Employment law protects an employee who is gay from unfair treatment. The Equality Act 2010 means that an employment tribunal will judge as illegal unfavourable treatment of an employee or worker by an employer on the basis that the employee is gay, lesbian, bisexual, or, indeed, heterosexual. Having a particular sexual orientation discrimination against a worker is also illegal because he or she is associated with people with an particular sexual orientation. Gender reassignment, and people in civil partnerships are also protected under the Act.
Employment law recognises discrimination as direct or indirect, and also victimisation, and harassment. The protection covers: recruitment, employment terms and conditions, pay, training, promotion and transfer, redundancy and dismissal. The Act protects all employees, short or permanent contracts, job applicants, trainees, contract workers, office holders, company directors and partners, those who are on secondment and the self-employed.
Research by the Advisory, Conciliation and Arbitration Service (Acas) suggests that most complaints of sexual orientation discrimination involve homophobic bullying and harassment, such as verbal abuse, exclusion from conversations, name-calling and threats. Situations can also involve unfair dismissal and sex discrimination, usually sexual harassment.
Employers are liable in an employment tribunal for acts of sexual orientation discrimination but so too are employees who carry out the discrimination. The Act makes employers ‘vicariously liable’ for the acts of discrimination of their employees. Employers, though, have a defence, if they can show they took all reasonable steps to prevent the discrimination. Employment lawyers call this the statutory defence.
Direct and indirect discrimination
Direct discrimination is unfavourable treatment of an employee because they have particular characteristics recognised by the Act or is perceived to have characteristics or an association with people with those characteristics and this includes sexual orientation. The motivation of the employer is not relevant.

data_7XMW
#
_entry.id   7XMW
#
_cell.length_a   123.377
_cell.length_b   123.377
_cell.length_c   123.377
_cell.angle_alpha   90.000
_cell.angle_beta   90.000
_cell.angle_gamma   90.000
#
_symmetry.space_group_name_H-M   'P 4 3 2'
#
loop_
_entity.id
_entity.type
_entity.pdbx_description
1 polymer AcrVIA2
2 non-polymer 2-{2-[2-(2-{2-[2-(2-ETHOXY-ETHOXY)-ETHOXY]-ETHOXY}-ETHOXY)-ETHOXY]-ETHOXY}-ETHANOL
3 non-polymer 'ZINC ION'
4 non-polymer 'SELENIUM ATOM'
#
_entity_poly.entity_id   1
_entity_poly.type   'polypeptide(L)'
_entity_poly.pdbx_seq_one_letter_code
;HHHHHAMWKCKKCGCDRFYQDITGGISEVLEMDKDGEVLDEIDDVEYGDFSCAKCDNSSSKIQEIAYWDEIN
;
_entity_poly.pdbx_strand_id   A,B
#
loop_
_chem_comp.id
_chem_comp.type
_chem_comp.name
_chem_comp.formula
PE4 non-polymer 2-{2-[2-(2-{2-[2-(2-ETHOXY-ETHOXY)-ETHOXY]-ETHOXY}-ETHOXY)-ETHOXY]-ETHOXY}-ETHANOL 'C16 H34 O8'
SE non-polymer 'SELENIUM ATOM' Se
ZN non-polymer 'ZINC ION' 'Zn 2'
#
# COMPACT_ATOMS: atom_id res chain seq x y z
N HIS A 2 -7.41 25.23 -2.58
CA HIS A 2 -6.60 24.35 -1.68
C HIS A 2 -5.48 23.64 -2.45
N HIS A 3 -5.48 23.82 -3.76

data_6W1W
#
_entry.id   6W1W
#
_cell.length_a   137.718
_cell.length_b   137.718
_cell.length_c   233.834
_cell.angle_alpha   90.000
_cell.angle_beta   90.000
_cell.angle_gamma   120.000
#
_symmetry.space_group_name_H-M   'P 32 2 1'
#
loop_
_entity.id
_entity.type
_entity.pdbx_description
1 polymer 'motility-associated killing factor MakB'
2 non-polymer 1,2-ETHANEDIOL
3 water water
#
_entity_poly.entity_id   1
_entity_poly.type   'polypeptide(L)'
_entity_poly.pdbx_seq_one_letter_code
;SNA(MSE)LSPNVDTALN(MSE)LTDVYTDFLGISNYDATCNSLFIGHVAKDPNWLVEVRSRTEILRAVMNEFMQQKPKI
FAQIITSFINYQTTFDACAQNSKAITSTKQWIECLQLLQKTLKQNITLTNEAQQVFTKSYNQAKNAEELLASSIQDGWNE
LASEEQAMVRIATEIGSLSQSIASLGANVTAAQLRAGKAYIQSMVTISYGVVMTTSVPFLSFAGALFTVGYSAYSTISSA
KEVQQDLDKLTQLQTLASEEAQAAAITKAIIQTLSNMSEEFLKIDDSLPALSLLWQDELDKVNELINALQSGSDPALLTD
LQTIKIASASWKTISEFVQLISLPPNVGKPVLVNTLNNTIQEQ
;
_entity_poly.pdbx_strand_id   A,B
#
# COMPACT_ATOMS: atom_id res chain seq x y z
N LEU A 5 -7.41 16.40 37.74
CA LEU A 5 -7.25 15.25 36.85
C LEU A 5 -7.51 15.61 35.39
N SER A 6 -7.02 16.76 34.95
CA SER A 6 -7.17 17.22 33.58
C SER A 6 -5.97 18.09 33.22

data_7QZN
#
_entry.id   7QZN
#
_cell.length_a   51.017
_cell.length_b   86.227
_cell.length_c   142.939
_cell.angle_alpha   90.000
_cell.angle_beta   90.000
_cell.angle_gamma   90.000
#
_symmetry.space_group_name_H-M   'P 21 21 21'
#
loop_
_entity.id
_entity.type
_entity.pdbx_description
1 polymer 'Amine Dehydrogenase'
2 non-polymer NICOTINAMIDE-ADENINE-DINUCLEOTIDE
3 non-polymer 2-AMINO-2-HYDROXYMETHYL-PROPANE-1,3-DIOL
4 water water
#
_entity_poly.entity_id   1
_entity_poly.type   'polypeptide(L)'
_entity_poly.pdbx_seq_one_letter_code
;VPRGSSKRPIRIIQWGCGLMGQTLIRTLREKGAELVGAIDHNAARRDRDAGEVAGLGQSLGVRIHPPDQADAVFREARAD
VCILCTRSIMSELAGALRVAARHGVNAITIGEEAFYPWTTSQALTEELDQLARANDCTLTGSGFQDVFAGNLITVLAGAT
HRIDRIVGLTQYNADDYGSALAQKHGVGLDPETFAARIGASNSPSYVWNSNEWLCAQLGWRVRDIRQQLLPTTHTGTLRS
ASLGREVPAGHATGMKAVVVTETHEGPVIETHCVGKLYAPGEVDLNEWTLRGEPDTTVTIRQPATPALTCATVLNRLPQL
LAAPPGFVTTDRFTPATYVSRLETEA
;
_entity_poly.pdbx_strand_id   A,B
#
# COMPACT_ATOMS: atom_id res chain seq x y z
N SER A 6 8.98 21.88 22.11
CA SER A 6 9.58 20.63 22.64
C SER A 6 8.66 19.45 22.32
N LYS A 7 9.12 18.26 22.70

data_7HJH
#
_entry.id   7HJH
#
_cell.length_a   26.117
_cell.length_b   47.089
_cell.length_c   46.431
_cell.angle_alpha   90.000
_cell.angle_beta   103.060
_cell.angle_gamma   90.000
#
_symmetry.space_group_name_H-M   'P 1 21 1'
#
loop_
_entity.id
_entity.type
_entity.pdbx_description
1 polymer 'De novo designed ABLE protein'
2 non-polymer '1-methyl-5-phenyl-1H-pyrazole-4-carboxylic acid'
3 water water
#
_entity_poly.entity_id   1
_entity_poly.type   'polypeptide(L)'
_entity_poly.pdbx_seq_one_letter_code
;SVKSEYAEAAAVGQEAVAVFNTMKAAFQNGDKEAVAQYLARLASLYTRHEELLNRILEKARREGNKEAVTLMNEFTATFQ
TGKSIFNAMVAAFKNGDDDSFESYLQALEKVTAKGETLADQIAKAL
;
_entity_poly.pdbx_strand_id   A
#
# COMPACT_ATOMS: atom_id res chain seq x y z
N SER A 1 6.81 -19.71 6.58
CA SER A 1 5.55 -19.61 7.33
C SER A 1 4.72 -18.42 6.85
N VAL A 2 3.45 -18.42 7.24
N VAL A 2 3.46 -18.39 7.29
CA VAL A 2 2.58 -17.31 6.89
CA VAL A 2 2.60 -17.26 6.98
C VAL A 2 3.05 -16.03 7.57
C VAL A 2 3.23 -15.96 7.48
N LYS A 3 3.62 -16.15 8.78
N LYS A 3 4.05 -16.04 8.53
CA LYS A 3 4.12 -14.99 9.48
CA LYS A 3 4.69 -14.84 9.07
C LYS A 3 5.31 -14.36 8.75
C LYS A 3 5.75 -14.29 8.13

Indirect discrimination occurs where a rule, or a practice, provision or criterion, implemented in the workplace and which applies equally to all persons, puts an employee at a disadvantage, compared to other employees, because of particular characteristics that includes their sexual orientation. Whether the discrimination is intentional or indeed obvious is not relevant.
As with direct discrimination, it is necessary to compare the employee’s situation with other colleagues who do not share their sexual orientation. Indirect discrimination can be objectively justified by your employer.
Harassment is degrading, offensive, intimidating or distressing behaviour that creates a hostile working environment and is aimed at a worker because of the worker’s sexual orientation. It includes abusive language, excessive monitoring of work, excessive criticism of someone’s work , etc. A tribunal’s judgement about harassment is partly based on what a ‘reasonable person’ says is offensive to the dignity of the victim. Employment law also protects employees because, as stated, they are perceived to have a sexual orientation or are associated with a person who has an orientation. Also, any worker who is not the target of harassment but is a witness to it, in extreme cases, can lodge a discrimination case in an employment tribunal. If an employer is made aware of such harassment and does not take reasonable action to prevent it, then an employment lawyer could take legal action.
Victimisation occurs when a worker is treated badly because he or she made a complaint of discrimination under the Equality Act or if an employee was supporting a complaint or made it known they intended to support another worker making a discrimination complaint. An employment law solicitor , providing employment legal advice would counsel an employer not to threaten to sack a worker who has volunteered to be a witness in a case brought under the Equality Act.
Lawful favourable treatment
Employers can treat employees with a certain characteristic more favourably than others in some circumstances. An employer must be able to show that such treatment is a ‘proportionate means of achieving a legitimate aim’. Commonly, this is where a characteristic is an occupational requirement of the job. An example is where an employer hires a gay person to provide specialist services to gay people. For the discrimination justification to be valid, the employer must show that there was no reasonable alternative. This defence can only be used for direct discrimination.
Employment law advice
The best employment lawyers would advise employers to ensure through training that their managers understand what sexual orientation discrimination is, how it can happen, their rights and responsibilities. They would also advise that policy should be developed to prevent discrimination, and what behaviour and actions are unacceptable.
Common forms of discrimination about sexual orientation involves jokes, nicknames and banter. Employees should be made aware that such behaviour is unacceptable because many employees do not consider that their jokes could be unlawful.